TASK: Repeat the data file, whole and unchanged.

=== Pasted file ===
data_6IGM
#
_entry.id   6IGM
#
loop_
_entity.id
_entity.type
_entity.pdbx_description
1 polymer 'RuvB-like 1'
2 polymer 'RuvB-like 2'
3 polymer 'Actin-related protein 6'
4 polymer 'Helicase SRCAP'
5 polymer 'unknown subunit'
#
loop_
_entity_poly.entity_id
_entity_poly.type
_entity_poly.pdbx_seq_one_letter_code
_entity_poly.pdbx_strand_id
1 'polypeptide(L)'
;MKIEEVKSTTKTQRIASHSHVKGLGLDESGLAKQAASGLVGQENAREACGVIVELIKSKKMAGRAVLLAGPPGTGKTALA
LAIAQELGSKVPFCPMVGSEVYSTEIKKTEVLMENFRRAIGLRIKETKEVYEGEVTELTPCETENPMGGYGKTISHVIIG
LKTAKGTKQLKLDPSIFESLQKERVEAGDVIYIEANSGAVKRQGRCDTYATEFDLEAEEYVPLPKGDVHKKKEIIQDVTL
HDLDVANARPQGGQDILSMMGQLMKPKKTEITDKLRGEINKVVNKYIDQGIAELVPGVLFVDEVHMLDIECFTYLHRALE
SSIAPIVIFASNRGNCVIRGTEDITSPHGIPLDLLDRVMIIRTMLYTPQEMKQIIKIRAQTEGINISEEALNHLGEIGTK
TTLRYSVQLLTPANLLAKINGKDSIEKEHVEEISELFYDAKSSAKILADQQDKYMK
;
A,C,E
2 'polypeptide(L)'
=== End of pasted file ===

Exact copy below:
data_6IGM
#
_entry.id   6IGM
#
loop_
_entity.id
_entity.type
_entity.pdbx_description
1 polymer 'RuvB-like 1'
2 polymer 'RuvB-like 2'
3 polymer 'Actin-related protein 6'
4 polymer 'Helicase SRCAP'
5 polymer 'unknown subunit'
#
loop_
_entity_poly.entity_id
_entity_poly.type
_entity_poly.pdbx_seq_one_letter_code
_entity_poly.pdbx_strand_id
1 'polypeptide(L)'
;MKIEEVKSTTKTQRIASHSHVKGLGLDESGLAKQAASGLVGQENAREACGVIVELIKSKKMAGRAVLLAGPPGTGKTALA
LAIAQELGSKVPFCPMVGSEVYSTEIKKTEVLMENFRRAIGLRIKETKEVYEGEVTELTPCETENPMGGYGKTISHVIIG
LKTAKGTKQLKLDPSIFESLQKERVEAGDVIYIEANSGAVKRQGRCDTYATEFDLEAEEYVPLPKGDVHKKKEIIQDVTL
HDLDVANARPQGGQDILSMMGQLMKPKKTEITDKLRGEINKVVNKYIDQGIAELVPGVLFVDEVHMLDIECFTYLHRALE
SSIAPIVIFASNRGNCVIRGTEDITSPHGIPLDLLDRVMIIRTMLYTPQEMKQIIKIRAQTEGINISEEALNHLGEIGTK
TTLRYSVQLLTPANLLAKINGKDSIEKEHVEEISELFYDAKSSAKILADQQDKYMK
;
A,C,E
2 'polypeptide(L)'